Sunday, October 4, 2015
Thursday, October 1, 2015
Friday, January 9, 2015
|Fanciful drawing of the capture of the Prophet Francis in 1818|
Over the next couple of days I will share some little known bits of history associated with the battle that I think you might fight to be of interest. Be sure to watch for them on the main page at http://southernhistory.blogspot.com.
While much has been written about the significance of the monumental battle, few historians have done more than note that a delegation of Seminole and Red Stick Creek chiefs and warriors were among those that observed the fighting from behind the British lines.
|Lt. Col. Edward Nicolls, Royal Marines|
He accompanied the chiefs and warriors at New Orleans.
The Royal Navy had transported the American Indians to New Orleans from the Apalachicola River in Florida, believing that it would impress upon them the might of the King's forces if they could view firsthand the expected destruction of Jackson's army and the capture of the city. Things did not go as anticipated, with the British suffering more than 3,200 casualties compared to only 19 by Jackson's army (yes, that's 19). Please click here to learn more.
Among the Florida chiefs and warriors watching the battle were the Seminole leaders Cappachimico and Hopoi Micco of Miccasukee and the Red Stick Creek prophet, Josiah Francis. Several other chiefs and warriors were also there. While he never specified which of these individuals spoke with him about the battle, U.S. Agent for Indian Affairs Benjamin Hawkins described a conversation with one of them in a letter to Governor Peter Early of Georgia:
|Living history demonstrators Christopher Kimbell (L) and|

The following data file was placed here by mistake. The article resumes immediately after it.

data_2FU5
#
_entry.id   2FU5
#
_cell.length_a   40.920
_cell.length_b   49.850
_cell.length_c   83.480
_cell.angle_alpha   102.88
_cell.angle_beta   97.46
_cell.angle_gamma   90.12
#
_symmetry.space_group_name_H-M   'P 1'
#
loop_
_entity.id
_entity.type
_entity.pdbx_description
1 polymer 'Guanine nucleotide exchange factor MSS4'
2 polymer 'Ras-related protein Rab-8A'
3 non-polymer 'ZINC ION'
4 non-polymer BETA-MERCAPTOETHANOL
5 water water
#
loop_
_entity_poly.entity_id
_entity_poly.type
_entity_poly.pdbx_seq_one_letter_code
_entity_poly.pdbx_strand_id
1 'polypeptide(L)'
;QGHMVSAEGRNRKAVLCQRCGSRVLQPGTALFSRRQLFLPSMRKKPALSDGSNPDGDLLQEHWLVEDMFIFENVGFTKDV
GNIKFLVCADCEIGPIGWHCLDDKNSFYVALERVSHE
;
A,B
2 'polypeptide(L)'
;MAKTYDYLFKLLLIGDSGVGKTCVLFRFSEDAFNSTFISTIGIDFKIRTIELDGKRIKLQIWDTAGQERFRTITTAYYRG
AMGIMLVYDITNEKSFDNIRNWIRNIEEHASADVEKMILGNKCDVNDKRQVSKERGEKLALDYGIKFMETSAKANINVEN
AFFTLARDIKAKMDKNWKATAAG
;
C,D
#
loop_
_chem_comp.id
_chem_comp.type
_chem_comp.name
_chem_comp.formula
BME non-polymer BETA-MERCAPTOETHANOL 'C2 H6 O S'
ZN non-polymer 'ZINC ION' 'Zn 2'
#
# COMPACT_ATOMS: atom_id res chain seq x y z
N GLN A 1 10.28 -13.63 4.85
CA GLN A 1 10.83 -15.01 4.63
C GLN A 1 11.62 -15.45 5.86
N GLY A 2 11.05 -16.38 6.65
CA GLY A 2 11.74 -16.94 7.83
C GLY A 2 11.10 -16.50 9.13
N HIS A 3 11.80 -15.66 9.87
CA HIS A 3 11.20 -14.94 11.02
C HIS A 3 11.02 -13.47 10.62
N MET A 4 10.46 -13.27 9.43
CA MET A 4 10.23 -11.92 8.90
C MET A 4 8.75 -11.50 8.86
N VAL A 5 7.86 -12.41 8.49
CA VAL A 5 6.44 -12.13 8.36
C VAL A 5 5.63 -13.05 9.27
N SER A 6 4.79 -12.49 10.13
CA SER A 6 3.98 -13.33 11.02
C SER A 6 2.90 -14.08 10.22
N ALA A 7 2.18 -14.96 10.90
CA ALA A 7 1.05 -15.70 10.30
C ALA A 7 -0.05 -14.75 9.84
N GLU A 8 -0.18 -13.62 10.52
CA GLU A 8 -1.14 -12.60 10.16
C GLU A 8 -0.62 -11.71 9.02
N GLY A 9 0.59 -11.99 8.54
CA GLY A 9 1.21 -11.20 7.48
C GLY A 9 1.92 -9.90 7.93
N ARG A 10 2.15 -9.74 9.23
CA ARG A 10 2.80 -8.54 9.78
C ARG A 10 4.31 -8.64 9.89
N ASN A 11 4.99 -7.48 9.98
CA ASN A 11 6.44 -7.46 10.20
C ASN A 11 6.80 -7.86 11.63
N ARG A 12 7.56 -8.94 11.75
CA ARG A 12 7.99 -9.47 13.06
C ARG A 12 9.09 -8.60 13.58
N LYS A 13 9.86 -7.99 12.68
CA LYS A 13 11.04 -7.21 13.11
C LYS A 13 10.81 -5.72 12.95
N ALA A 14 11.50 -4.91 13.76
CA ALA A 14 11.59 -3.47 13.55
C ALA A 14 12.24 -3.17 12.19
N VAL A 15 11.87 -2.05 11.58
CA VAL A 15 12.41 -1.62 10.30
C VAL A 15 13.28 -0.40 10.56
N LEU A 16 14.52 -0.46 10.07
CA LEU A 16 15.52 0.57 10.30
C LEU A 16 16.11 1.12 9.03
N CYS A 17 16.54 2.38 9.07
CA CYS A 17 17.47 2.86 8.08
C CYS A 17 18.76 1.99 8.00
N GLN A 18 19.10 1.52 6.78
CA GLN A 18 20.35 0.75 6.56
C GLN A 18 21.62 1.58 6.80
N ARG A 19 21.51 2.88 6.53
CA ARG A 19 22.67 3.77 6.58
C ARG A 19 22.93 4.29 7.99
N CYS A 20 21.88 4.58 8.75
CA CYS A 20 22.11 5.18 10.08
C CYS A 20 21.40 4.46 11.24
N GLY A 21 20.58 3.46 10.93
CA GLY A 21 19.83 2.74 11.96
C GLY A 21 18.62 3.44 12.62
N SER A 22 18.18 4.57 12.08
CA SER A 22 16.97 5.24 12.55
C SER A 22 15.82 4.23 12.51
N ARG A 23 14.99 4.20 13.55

Lionel Young (R) represent the Prophet Francis and Col.
Bennjamin Hawins at a recent marker unveiling.
An Indian I know a “Red Stick” chief sent me word he was with the British in their battles against Jackson. “They were beaten in every battle by night and by day. Their large Vessels could not come near the land, they sent their troops in barges who were attacked as they were landing, and at night after landing. He saw the decisive battle on the 8th. The Americans had double ditches which were not discovered til they got up to the first, the first who attempted to storm the works were driven back with great loss. A second attempt was made, which met a similar fate, when the Commander in Chief went forward with his best troops, who met with a greater loss, he was killed and the next in command. The ground appeared to him covered with dead wounded and the British had many wounded who retreated in action or were carried off. - Col. Benjamin Hawkins to Gov. Peter Early, February 12, 1815.
The British brought the stunned chiefs and warriors back to the Apalachicola River after the battle. They had witnessed a slaughter even greater than the one Jackson had inflicted on their own countrymen at the Battle of Horseshoe Bend, Alabama.
They remained loyal to the British during the months following the Battle of New Orleans, but with less enthusiasm than before.
Please click here to learn more about the Battle of New Orleans: http://www.exploresouthernhistory.com/neworleansbattle.html.
Sunday, January 4, 2015
|St. Augustine, Florida|
St. Augustine and Pensacola, both in Florida, engage in a bit of friendly rivalry over which is the nation's oldest city. The first settlement at Pensacola Bay, the remains of which have yet to be found, was planted by Tristan de Luna in 1559. The colony was a disastrous failure and was soon abandoned, with the modern city of Pensacola dating from a second more successful attempt in 1699. St. Augustine, meanwhile, was founded by Pedro Menendez in 1565 and has been there ever since. At 450 years old, the historic old city has been occupied for about 134 years longer than Pensacola.
Reconstructed French fort in Jacksonville, FL
Finally there is Jamestown. Established in 1607 it was the first permanent English settlement in the United States. The Pilgrims of Plymouth Rock were latecomers among early settlers, not arriving in Massachusetts until 1620.
|The Georgia Coast|
There were American Indians here for thousands of years before the arrival of the first European explorers, of course. Others believe that Vikings visited New England or even made it as far inland as Minnesota and Oklahoma! There is a popular old legend in Alabama and other states that Prince Madoc of Wales explored and planted settlements long before Juan Ponce de Leon discovered the land that would become the United States in 1513.
Named San Miguel de Gualdape, the colony was founded by Spanish explorer and slave trader Lucas Vasquez de Ayllon some four decades before either Pensacola or St. Augustine.